So I have this student, let’s call her Lynda, she is always falling asleep in class, dreaming away her high school education . . .
Today was not a test, test. Today was the real thing. That fateful day when public school children across the State spend an entire eight hours filling in fifty some bubbles that will determine the futures of many individuals beyond their comprehension. Literally, the destiny of The District, city and The State could be in their pencil holding hands. Thirty practice test days, eight trainings and over half of some teacher’s lesson plans, have been devoted to this day. Many a principal spent last night wide awake, tossing and turning like a coach before the big game. Significant gains in student percentages could provide lucrative promotions, accompanied with power and pomp. Stagnation or, worse, downward trends, could make them the politically astute’s new sacrificial lamb. As the day unfolds, The District will wait on the sidelines, ready to claim victory from effective training days if the results are positive and even more ready to spin negative numbers in their favor. They would shut down a school to save themselves. And then there are the teachers. The foot soldiers who can now only wait in the bunker for an impending bomb to drop. It is all up to the students now. The one’s we’ve taught, disciplined, loved and lost our tempers with. They unknowingly hold the levers to possible federal money, positive press and laurels that an entire school could rest on for at least another year. One student in particular, Lynda, is especially prepared for today’s events. She has come dressed in pajamas with a pillow in her hand (see Lynda’s story). While educators will spend the next weeks having reoccurring nightmares about a slew of low scores, Lynda will spend today dreaming away, filling in the fifty some bubbles that will determine the fates of so many beyond her comprehension, as she deems fit.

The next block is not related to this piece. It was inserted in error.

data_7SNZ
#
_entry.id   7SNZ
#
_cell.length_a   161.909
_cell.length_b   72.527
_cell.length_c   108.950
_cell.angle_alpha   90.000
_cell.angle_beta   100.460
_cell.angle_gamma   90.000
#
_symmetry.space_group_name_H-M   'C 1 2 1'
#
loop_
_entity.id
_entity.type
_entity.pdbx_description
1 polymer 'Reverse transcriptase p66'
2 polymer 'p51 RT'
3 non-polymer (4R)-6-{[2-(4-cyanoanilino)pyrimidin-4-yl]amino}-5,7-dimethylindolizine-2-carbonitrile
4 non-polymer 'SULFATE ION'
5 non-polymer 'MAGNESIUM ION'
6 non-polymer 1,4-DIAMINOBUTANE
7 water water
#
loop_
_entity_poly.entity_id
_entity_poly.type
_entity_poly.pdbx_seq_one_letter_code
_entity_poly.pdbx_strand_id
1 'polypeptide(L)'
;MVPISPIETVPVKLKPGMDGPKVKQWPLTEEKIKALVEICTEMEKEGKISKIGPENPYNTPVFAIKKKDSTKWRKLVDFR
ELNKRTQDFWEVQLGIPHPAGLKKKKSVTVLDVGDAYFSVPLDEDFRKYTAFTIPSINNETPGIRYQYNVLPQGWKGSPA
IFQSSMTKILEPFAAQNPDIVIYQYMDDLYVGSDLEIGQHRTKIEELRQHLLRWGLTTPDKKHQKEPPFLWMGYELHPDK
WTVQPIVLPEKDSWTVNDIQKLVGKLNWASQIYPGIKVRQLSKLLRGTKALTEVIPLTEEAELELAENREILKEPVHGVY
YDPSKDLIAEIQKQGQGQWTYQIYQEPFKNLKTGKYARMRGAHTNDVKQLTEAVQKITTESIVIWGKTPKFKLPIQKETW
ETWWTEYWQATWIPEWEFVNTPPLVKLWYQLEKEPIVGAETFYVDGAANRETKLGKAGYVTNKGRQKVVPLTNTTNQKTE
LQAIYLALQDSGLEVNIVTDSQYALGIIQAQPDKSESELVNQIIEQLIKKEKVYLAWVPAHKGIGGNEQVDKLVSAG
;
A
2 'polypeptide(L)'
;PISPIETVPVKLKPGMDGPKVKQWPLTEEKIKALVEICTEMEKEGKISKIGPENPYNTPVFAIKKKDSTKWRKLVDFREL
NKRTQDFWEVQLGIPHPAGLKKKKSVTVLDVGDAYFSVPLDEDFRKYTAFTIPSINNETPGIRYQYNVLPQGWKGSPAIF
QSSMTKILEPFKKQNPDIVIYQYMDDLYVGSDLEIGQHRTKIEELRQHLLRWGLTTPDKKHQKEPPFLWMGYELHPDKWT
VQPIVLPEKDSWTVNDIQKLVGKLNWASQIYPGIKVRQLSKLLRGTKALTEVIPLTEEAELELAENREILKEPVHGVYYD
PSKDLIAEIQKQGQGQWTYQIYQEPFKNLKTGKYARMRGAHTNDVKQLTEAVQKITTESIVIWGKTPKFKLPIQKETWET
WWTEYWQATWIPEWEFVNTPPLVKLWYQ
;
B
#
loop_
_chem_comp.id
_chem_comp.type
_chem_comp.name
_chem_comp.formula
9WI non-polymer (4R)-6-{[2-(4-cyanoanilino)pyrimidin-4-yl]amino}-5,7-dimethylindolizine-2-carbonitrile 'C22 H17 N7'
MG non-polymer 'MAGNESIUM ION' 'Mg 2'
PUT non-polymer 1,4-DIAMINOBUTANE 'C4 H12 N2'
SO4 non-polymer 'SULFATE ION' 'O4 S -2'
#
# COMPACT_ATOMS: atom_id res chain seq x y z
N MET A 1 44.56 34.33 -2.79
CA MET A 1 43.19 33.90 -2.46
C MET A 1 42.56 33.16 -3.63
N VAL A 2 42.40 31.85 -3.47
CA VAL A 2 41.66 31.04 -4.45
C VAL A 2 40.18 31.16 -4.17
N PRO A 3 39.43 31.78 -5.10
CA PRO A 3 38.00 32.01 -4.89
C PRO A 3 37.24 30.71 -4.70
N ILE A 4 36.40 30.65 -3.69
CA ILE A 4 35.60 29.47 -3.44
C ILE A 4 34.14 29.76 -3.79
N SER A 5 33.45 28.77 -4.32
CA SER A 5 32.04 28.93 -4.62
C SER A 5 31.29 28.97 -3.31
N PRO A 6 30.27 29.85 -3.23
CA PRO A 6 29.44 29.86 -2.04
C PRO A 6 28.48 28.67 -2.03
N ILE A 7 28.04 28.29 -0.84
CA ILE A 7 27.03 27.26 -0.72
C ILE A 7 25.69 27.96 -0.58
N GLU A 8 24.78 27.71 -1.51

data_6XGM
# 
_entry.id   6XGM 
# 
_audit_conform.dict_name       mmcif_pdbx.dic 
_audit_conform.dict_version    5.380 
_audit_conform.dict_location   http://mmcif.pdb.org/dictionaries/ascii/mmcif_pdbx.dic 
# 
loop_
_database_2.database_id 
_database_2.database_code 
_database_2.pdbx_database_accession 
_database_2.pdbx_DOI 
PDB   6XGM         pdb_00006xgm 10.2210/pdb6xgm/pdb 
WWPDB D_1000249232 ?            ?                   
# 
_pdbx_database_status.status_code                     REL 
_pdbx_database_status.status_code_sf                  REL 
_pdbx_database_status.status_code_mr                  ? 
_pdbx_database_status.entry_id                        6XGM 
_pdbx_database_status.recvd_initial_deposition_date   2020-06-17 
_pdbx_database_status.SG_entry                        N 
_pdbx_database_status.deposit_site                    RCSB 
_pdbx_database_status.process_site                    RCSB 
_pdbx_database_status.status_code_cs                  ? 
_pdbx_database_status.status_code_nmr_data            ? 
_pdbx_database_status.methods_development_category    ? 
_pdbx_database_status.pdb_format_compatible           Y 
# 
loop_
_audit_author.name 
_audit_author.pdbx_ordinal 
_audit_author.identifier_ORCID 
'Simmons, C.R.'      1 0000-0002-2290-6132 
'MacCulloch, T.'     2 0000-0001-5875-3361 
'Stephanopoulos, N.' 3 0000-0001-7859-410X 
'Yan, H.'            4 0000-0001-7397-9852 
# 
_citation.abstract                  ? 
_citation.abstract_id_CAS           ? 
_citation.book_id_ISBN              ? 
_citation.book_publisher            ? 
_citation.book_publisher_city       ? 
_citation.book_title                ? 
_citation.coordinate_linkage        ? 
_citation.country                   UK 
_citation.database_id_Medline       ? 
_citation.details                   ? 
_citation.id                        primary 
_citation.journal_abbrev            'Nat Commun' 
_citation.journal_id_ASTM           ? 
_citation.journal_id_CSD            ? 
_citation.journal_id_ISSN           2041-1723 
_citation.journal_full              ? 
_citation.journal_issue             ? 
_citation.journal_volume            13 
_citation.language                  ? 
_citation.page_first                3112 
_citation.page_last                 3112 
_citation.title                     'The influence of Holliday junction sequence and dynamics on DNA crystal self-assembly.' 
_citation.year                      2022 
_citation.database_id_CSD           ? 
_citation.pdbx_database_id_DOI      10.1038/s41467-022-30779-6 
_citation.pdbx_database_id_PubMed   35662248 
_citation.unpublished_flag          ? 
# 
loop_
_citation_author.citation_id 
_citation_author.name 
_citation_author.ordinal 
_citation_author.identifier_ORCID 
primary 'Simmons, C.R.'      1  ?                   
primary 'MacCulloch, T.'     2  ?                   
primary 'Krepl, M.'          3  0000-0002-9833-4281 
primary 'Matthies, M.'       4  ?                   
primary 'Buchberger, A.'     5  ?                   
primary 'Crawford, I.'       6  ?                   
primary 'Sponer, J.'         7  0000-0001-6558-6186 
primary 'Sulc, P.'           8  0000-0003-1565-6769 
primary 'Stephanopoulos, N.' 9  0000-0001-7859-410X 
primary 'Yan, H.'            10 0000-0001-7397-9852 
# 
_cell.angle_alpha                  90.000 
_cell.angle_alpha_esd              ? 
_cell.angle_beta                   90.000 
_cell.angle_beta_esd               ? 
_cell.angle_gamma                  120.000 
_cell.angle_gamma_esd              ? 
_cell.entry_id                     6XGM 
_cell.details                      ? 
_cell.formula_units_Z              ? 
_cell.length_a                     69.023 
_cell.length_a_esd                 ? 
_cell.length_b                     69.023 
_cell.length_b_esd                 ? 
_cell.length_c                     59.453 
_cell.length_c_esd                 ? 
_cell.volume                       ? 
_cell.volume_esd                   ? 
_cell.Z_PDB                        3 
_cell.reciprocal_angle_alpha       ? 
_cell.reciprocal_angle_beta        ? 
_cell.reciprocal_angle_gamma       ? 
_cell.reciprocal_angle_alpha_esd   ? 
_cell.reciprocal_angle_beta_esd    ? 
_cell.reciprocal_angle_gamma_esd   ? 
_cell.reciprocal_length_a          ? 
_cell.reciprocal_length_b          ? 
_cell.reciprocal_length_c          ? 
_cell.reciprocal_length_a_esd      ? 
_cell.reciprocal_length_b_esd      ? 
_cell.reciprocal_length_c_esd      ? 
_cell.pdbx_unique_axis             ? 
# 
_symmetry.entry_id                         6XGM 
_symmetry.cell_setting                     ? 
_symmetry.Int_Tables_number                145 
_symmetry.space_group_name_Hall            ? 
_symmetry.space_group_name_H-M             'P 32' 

Since I cannot say much about the event’s of today’s testing – its top secret of course – I can only give the following details:
First, the day began in complete chaos. Typical. This was largely due to the fact that rosters of students’ assigned testing locations were not completed until ten minutes before testing was scheduled to begin. This little technicality of the day was then compounded by the decision of allowing students to be in “free dress.” In inner-city public schools, free dress is code for, “wear gang colors.” The students, whether part of an actual gang or just trying to be cool, all showed up decked out from head to toe in either red, blue or purple. Walking into school this morning was like walking onto a Risk board. Different colors occupied different strongholds of the school. The most coveted being the cafeteria, were the battle of colors broke out approximately three minutes before testing was scheduled to begin.